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So far Michelle Tom has created 95 blog entries.

Milestones

2019-02-13T11:17:59-04:00January 9th, 2019|Tags: |

They are the red sandstone markers set on the sides of the roads with the letters H or H.C. chiseled into them. The letters indicate the number of miles to the Hartford Court House, today known as the Old State House. In 1787 the Connecticut legislature ordered that “towns shall set up milestones on mail routes, marking distances from the county towns."

Christopher Miner Spencer

2019-02-13T12:03:24-04:00December 24th, 2018|Tags: , , , |

Christopher Miner Spencer was an almost compulsive inventor and tinkerer from his childhood into his old age. The people who knew him best describe long hours of puzzling over problems he hoped to solve and designs he hoped to improve on inventions like his rifles, automatic screw machine, steam-powered boat, and automobiles. They also describe a man who was kind, generous, and friendly.

Windsor’s Daughters

2019-02-13T11:40:50-04:00December 17th, 2018|Tags: |

This map shows Windsor's various daughter, granddaughter, adopted daughter, and step-daughter towns. The shaded areas show the land originally within Windsor's boundaries (dotted lines separate slices of towns originally from Windsor). Map by Homer [...]

A Booming Business: Transportation of Gunpowder on the Windsor Locks Canal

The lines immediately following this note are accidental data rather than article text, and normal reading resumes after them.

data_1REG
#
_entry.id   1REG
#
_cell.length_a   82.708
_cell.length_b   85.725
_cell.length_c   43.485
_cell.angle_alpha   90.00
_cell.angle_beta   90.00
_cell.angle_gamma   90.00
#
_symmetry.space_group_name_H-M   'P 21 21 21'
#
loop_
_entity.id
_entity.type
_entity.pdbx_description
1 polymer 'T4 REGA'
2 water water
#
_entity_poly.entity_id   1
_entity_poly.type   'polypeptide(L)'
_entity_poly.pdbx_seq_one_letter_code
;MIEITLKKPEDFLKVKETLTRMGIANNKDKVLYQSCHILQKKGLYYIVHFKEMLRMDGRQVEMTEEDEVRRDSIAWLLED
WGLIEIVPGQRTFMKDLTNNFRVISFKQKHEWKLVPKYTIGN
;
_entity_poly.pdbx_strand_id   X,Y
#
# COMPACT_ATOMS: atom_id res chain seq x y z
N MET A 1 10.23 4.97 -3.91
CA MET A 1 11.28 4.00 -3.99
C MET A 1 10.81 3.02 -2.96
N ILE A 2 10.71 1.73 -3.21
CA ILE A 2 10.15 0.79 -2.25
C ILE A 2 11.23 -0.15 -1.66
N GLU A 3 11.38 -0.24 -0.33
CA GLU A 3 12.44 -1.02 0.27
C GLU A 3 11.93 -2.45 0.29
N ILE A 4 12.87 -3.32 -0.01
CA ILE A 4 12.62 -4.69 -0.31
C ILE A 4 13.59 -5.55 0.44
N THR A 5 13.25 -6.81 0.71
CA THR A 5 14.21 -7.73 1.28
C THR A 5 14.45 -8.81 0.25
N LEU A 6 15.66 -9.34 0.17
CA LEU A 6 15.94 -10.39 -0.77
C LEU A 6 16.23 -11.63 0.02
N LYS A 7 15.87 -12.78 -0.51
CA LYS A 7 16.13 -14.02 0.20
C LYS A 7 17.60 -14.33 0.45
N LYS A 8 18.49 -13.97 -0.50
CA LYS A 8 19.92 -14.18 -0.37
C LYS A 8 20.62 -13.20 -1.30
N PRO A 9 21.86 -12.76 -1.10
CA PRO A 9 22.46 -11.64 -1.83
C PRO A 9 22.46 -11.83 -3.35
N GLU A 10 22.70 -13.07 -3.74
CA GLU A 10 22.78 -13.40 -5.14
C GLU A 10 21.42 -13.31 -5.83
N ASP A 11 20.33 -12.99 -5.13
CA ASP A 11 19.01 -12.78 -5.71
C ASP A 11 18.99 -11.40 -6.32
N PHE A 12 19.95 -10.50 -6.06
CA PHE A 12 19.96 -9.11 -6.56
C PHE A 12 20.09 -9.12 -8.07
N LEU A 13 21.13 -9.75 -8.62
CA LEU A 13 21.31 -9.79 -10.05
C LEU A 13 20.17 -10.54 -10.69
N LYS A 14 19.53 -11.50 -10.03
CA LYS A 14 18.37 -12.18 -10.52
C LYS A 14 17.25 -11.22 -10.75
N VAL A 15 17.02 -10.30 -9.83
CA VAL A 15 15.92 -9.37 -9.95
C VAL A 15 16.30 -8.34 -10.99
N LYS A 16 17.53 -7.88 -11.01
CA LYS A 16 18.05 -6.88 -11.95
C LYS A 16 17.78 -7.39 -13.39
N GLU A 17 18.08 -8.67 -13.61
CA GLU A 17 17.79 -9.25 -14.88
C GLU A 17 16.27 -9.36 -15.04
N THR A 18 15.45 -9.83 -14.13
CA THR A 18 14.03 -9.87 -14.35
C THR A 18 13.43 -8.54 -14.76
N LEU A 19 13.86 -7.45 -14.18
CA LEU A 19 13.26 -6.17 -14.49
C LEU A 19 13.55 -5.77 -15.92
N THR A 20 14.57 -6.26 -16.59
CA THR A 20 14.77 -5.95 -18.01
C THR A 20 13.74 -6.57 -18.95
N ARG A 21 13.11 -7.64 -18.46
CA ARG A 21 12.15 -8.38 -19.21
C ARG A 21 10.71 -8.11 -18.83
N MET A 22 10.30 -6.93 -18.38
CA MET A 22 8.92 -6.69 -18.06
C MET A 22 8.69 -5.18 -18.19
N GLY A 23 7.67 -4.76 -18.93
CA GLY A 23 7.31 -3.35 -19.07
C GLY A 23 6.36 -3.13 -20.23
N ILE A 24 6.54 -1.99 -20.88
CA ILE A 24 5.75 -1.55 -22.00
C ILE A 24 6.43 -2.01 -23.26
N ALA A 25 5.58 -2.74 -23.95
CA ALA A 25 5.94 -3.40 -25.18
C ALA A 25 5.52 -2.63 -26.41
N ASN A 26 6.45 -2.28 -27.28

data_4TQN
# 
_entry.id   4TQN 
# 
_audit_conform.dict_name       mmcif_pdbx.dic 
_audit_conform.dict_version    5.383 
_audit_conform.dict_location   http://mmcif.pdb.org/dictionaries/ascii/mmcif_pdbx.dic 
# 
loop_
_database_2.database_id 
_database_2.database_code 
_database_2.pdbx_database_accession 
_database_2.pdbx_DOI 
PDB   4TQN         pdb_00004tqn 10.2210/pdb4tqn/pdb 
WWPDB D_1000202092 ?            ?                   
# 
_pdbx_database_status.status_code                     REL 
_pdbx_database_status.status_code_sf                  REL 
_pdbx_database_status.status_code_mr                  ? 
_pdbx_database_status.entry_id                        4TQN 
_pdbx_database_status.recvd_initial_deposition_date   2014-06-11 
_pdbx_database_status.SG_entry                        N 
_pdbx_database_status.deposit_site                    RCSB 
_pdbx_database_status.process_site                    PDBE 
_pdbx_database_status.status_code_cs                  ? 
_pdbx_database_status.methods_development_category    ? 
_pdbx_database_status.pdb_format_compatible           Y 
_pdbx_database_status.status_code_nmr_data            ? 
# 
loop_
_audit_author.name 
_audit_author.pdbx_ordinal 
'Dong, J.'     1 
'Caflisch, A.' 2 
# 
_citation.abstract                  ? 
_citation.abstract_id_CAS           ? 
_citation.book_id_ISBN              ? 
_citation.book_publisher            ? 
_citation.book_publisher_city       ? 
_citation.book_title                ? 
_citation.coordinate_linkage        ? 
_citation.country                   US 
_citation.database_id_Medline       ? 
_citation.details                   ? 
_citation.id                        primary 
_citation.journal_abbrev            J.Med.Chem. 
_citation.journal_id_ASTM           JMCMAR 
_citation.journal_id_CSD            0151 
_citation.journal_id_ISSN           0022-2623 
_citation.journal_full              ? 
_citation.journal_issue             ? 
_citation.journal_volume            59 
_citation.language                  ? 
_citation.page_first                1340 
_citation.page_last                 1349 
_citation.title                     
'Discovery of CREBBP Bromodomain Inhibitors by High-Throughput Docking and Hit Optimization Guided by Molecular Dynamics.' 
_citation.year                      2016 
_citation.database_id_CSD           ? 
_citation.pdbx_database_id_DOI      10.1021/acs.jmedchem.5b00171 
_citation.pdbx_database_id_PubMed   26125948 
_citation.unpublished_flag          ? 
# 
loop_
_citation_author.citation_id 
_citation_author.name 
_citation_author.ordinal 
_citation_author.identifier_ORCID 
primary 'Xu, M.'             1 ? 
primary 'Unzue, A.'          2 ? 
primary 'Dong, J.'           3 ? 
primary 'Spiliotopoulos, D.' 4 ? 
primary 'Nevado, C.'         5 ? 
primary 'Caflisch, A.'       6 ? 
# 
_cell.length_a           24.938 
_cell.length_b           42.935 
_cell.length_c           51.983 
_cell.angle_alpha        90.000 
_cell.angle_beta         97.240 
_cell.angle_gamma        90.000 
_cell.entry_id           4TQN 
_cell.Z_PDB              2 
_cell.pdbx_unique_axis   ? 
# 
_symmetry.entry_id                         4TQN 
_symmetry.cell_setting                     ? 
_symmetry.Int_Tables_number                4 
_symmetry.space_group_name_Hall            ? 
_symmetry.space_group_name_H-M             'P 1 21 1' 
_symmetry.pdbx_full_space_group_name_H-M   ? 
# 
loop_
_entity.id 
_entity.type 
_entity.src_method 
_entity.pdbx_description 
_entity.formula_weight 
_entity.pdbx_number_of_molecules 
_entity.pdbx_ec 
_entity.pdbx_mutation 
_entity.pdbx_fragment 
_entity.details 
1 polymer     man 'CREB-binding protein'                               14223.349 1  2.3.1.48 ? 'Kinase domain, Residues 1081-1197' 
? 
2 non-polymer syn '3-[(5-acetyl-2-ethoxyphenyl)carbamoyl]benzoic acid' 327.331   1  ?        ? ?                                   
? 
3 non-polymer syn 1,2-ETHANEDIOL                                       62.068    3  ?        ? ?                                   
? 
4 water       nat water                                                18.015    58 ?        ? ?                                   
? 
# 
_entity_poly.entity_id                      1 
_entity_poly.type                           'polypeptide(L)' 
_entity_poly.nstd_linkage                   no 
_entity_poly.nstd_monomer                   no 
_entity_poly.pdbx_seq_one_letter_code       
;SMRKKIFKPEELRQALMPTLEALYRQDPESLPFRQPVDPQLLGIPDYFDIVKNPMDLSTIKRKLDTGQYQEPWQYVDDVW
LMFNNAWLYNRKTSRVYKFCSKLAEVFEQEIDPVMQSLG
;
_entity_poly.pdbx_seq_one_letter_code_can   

2019-02-13T11:41:05-04:00December 11th, 2018|Tags: , , , , , , , |

Canal transportation was no match for the speed and efficiency of the emerging railroads in the mid-19th century. But while the arrival of the railroad signaled the eventual demise of the Windsor Locks Canal, the decline in shipping on the canal was far more gradual than historians have previously supposed. One product in particular, gunpowder, was shipped through the canal for several decades after the railroad appeared.

Volunteer Profile: Carlton Parkinson

2019-02-13T12:04:20-04:00November 28th, 2018|Tags: , , , , |

One of our dear volunteers, Carlton Parkinson, passed away two weeks ago. We’ll miss him tremendously at Windsor Historical Society. He inspired hundreds of school children to understand and to care a little more about the place they live in. We're re-publishing an interview we conducted with Carl in 2010 in his memory.

19th-Century Eddy Electric Automobile Motors

2019-02-13T11:42:44-04:00October 31st, 2018|Tags: , |

The Eddy Electric Mfg. Co. occupied the three-story brick building to the east of the railroad depot in Windsor center. Here they built electric motors and generators from 1885 through 1902. One particular type of product that the company made formed the backbone of some of the world's earliest electric cars.